There are various conflicts around gold mining in Colombia. The risen gold price has caused a lot of people to migrate and get involved in gold mining. These new miners from other regions, without titles to the land or to the mineral resources, want to make a lot of money in the shortest possible time without environmental concerns. These migrations have also led to conflicts resulting from cultural clashes and the disruption of traditional practices. 

Another condition that promotes violence and aggravates conflict, is that small-scale mining has been associated with drug trafficking operations, money laundering and financing of illegal armed groups. Drug traffickers typically buy gold from small-scale miners or are involved in mining operations directly to launder money.

Next to this, there are conflicts between local communities and mining companies. If a company wants a mining title in an indigenous or Afro-Colombian territory, the ethnic communities are notified and given thirty days to file all the relevant documentation so that they can be granted the mining title. If they do not file the documentation accordingly, the mining title is automatically given to the company or individual that previously made the request. This is a recurrent source of conflict between Afro-Colombian and indigenous communities, the Government and mining companies.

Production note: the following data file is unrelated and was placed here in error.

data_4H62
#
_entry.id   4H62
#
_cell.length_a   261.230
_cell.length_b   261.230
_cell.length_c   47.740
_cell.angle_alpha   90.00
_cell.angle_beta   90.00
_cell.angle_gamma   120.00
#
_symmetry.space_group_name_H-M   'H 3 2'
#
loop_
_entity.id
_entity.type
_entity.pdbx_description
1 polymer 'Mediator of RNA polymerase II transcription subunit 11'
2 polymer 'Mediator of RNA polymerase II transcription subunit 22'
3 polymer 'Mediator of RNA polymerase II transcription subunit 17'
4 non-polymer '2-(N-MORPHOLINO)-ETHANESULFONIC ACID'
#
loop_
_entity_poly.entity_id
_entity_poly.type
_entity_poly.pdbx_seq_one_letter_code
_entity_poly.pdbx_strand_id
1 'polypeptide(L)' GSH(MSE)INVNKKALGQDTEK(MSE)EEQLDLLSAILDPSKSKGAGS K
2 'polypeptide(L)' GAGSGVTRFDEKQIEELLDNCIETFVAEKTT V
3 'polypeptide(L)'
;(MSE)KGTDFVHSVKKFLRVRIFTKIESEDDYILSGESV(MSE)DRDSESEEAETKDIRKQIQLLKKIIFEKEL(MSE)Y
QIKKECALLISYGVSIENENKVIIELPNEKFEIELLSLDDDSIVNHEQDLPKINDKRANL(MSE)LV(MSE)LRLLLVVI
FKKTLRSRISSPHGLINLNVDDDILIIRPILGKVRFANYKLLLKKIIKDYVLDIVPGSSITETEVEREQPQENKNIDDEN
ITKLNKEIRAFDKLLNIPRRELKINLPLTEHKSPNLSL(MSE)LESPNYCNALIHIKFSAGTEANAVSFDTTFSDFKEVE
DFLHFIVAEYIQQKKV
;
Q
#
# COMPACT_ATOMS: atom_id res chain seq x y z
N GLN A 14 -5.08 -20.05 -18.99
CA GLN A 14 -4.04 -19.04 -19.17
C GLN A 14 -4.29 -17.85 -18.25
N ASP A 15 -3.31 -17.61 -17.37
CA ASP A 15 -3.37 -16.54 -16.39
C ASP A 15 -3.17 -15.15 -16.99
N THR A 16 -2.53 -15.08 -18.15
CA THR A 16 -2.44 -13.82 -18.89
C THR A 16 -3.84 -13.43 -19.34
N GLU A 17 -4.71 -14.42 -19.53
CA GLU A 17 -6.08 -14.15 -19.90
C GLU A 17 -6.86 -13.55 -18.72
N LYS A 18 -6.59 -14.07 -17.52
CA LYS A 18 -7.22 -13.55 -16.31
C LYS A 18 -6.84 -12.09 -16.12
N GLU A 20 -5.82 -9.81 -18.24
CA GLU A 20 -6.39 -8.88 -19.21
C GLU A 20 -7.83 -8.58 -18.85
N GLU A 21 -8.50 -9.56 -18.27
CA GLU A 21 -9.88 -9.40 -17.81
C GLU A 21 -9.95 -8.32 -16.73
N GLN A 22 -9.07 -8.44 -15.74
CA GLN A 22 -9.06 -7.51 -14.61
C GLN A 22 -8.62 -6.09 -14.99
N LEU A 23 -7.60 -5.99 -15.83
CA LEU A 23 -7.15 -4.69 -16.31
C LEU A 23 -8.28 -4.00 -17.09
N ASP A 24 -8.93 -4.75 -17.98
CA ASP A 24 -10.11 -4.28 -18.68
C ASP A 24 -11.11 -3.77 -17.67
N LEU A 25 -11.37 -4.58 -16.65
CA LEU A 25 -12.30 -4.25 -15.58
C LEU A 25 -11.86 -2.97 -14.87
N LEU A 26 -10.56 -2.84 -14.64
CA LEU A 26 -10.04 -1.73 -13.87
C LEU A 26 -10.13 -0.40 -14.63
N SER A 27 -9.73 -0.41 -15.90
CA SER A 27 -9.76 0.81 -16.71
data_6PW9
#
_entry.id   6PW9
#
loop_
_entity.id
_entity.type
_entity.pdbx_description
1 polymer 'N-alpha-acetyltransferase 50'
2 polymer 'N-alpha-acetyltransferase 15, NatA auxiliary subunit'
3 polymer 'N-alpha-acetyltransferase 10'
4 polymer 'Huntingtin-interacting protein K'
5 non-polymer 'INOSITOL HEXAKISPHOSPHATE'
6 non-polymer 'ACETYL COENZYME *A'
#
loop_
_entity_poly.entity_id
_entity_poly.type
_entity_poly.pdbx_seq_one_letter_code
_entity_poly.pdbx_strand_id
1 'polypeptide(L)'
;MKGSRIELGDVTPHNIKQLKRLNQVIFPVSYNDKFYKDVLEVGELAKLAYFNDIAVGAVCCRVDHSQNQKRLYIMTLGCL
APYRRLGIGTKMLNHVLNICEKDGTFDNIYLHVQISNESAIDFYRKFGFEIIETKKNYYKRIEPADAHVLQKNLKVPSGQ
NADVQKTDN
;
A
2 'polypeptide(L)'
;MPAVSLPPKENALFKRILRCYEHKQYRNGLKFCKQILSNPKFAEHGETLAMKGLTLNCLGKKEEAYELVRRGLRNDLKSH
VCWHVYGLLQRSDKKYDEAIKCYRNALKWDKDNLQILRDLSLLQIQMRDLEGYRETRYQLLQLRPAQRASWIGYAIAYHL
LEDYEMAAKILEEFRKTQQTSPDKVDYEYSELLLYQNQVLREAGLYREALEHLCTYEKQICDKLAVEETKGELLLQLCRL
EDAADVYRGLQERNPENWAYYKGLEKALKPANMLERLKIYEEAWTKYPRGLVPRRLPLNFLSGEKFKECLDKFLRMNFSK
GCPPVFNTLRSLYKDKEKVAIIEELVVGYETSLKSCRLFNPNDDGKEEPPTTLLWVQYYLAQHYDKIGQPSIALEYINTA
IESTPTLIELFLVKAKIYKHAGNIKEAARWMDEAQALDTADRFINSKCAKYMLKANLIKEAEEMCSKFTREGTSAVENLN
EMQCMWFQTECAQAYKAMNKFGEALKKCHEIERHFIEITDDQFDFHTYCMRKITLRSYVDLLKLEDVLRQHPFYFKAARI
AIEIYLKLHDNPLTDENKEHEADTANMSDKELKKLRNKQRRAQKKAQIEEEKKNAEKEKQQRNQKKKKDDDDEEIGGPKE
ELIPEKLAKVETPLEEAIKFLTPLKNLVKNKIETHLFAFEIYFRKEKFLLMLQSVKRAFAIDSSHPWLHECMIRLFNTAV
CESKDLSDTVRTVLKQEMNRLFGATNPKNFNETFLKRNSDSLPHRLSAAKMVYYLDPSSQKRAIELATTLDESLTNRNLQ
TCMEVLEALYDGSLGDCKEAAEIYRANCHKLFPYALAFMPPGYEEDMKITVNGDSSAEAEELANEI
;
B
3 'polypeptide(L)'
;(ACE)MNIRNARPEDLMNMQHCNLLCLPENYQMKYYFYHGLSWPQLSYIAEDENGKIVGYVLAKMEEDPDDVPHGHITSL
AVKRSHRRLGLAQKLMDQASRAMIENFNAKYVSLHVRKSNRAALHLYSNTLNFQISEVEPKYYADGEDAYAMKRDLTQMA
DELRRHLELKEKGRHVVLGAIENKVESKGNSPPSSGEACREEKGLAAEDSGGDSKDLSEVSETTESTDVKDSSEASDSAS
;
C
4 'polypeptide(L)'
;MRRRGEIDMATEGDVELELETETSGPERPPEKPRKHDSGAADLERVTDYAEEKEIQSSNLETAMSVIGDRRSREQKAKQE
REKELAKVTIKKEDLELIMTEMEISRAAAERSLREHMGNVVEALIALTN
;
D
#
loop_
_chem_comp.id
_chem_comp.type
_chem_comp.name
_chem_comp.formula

For example, the South African company Anglo Gold Ashanti gained official authorization to mineral exploration, in a national forest reserve area where also a water conservation area was proposed. The area hosts many headwaters that supply water for downstream users; particularly the city of Ibague, home to 500,000 people and large rice production activities. Today this conflict remains unresolved, although the company continues to perform exploratory activities.

The large mining companies often misuse their power and legal status to get rid of local communities, who have traditionally mined in places where these companies have acquired mining titles. In general, the small-scale miners have little means to fight back.

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